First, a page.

A great place for a do-over

Flint Hills Landscape
Flint Hills, April 2016

Three years ago I wrestled with how to exit a Texas frying pan and avoid the bonfire beneath. I wanted to run to the mountains, hide, become a ski bunny, and ski, ski, ski, ski, ski. Being an adult, I also wanted to honor the people whom I love and find a way forward after such a loss. Only two options remained after Houston: Colorado or Kansas. I chose the peacefulness of prairie, old friends, and the pristine Konza – one of the best decisions of my adult life.

Lately, that decision has become more meaningful as I consider a change. Do I leave Kansas in search of stronger statewide economy and “special purpose?” Do I abandon the Flint Hills, head east or west towards a bigger city and wider opportunities? A few weeks ago the spaciousness of my options became clear. I’ve since wrestled with my need at intersection of meaningful work, community, and career opportunity.

The reality is: I love the Flint Hills. I’m not leaving anytime soon. 

I love the green winter wheat giving way to summer grasses. Azure skies following washing rains swishing dust and pollen downriver to Lawrence. A sky so big and wide it is host to awe-inducing sunsets, hundred-mile contrails, and a variety pack of clouds, rain, storms, and sun in one quick glimpse.

Fire. Each spring when farmers – stewards of the land – burn Flint Hills scrub, this prairie is a riot of flame. In 2011 after visiting Madi in Emporia, I wrote an essay, “Scorched Earth,” of how the burning of the fields blackens the ground and leaves such a scar – a wound – appearing as if it will never heal. A little rain, wind, and sun and soon the fields flourish again with greens and life that breath escapes me when I think on it.

I know, “Waxing poetic over wheat and grass, Allie?”

Yes, and sky, and soil, and quiet, and people, and community, and purpose, and pride, and histories, and fertile ground to rebuild a State worthy of the people who have staked their lives here.

A 30-minute drive west brings you across fields, nanotech incubators, around K-State, and towards historic Fort Riley – while blackhawks play chase overhead. The same 30-minute drive might get me a few miles down the Atlanta highway or a few yards in Houston traffic. As much as I love the cultural amenities of the city, I would not trade the fresh air and community found in this flyover country.

Brilliant people living simpler lives
Cows. Lots of cows and sheep and chickens.
Art and adventure of every kind
A wind that makes itself known
Undulating hills
4 distinct seasons
Hardworking people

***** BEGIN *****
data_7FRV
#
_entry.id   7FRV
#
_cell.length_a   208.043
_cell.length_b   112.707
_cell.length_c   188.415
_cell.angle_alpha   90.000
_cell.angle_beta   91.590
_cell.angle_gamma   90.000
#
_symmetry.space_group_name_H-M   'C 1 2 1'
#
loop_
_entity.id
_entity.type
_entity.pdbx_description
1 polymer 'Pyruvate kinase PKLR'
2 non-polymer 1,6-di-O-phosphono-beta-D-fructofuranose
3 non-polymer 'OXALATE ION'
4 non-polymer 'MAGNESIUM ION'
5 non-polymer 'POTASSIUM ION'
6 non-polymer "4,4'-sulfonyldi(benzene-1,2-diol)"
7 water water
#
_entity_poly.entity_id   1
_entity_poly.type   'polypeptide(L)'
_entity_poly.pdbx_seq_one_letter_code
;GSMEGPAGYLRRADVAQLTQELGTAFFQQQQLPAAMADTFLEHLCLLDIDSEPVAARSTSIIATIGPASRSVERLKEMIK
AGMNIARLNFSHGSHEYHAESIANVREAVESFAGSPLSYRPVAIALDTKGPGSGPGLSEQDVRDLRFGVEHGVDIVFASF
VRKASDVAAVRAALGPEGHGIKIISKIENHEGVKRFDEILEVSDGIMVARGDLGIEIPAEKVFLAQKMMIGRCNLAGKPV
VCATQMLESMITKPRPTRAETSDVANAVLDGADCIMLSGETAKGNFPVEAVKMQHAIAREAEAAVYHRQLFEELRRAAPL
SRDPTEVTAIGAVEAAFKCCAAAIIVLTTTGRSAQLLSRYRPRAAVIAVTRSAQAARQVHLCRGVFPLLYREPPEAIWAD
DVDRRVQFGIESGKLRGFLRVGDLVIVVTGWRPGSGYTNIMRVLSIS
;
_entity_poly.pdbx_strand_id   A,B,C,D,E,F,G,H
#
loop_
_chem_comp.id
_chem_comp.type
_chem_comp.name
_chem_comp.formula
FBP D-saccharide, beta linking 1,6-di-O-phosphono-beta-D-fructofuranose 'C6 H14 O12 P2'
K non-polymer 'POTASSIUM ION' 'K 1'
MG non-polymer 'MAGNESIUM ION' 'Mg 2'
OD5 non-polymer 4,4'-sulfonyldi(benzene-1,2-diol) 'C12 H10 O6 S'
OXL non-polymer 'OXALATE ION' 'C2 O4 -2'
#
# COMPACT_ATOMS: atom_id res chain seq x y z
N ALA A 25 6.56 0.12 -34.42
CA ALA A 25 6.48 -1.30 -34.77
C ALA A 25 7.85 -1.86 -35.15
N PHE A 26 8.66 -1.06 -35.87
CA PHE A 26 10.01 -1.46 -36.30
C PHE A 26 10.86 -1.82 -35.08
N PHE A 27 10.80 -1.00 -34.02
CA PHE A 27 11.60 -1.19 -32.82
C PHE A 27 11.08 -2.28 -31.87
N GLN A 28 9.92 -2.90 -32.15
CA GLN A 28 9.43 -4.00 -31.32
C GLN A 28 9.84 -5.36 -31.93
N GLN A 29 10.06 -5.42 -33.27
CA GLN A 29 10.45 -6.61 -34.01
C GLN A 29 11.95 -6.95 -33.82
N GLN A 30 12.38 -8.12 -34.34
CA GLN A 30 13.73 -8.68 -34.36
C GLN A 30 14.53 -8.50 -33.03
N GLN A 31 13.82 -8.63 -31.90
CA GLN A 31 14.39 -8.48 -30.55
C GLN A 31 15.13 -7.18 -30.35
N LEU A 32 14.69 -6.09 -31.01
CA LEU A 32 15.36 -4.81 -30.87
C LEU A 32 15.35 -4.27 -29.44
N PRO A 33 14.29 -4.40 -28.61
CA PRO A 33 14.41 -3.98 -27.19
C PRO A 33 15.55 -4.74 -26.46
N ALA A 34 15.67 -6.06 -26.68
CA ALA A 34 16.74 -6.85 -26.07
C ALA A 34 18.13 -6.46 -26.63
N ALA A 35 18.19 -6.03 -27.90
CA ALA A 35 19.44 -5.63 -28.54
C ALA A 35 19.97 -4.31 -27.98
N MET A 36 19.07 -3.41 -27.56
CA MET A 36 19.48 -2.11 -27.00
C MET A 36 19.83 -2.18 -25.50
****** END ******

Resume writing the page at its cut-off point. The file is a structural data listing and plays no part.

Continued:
Sustainability as way-of-life
An emerging local bike culture
Home-grown entrepreneurs in technology, science, business, and community
An important remnant of the once-massive tallgrass prairie ecosystem
Kindness and a sense of humor that is most often self-effacing
Friends and sunny afternoons atop the Tallgrass Taphouse
Orange Sky

How could I leave? 

For me to “live all the days of (my) life”* is to live planted like a wildflower among the little bluestem grasses; roots deep into rocky soil and beneath a wide sky. Face upwards in the wind of this short life.

What is your “home”?

Friends who grew up overseas are making deep roots in Georgia soil, another misses Connecticut, others long for all things German. Another is stopping over briefly from Thailand as she reorients towards Mozambique and carrying her home within.

Where is your come-alive place? Is it even on a map?

Don’t know? Swing by as you travel I-70 or I-35. I’ll introduce you to the wind as it curls up the Konza and the pie at Nelson’s Landing in Leonardville or the Little Grill by the lake.

We can take in the show of a Broadway touring company, live music, or quiet hike through Fancy Creek. You can mosey through Kansas State University’s gorgeous limestone and greenspace-rich campus or run the hills near by.

And if you don’t find your “place” in the Flint Hills – go find it – especially if your soul needs a great place for a do-over. I imagine I’ll be here – or nearby – for the duration.

You are always welcome here.

(Want to learn more about the Flint Hills? Lyle Lovett explains in this excerpt of “Last Stand of the Tallgrass Prairie.“)

*A riff off of Jonathan Swifts, “May you live all the days of your life.”

4 thoughts on “A great place for a do-over

  1. Allie, if Manhattan hadn’t been such a long ways from family, I would have been happy to call the Flint Hills my home. To this day, I still miss Manhattan.


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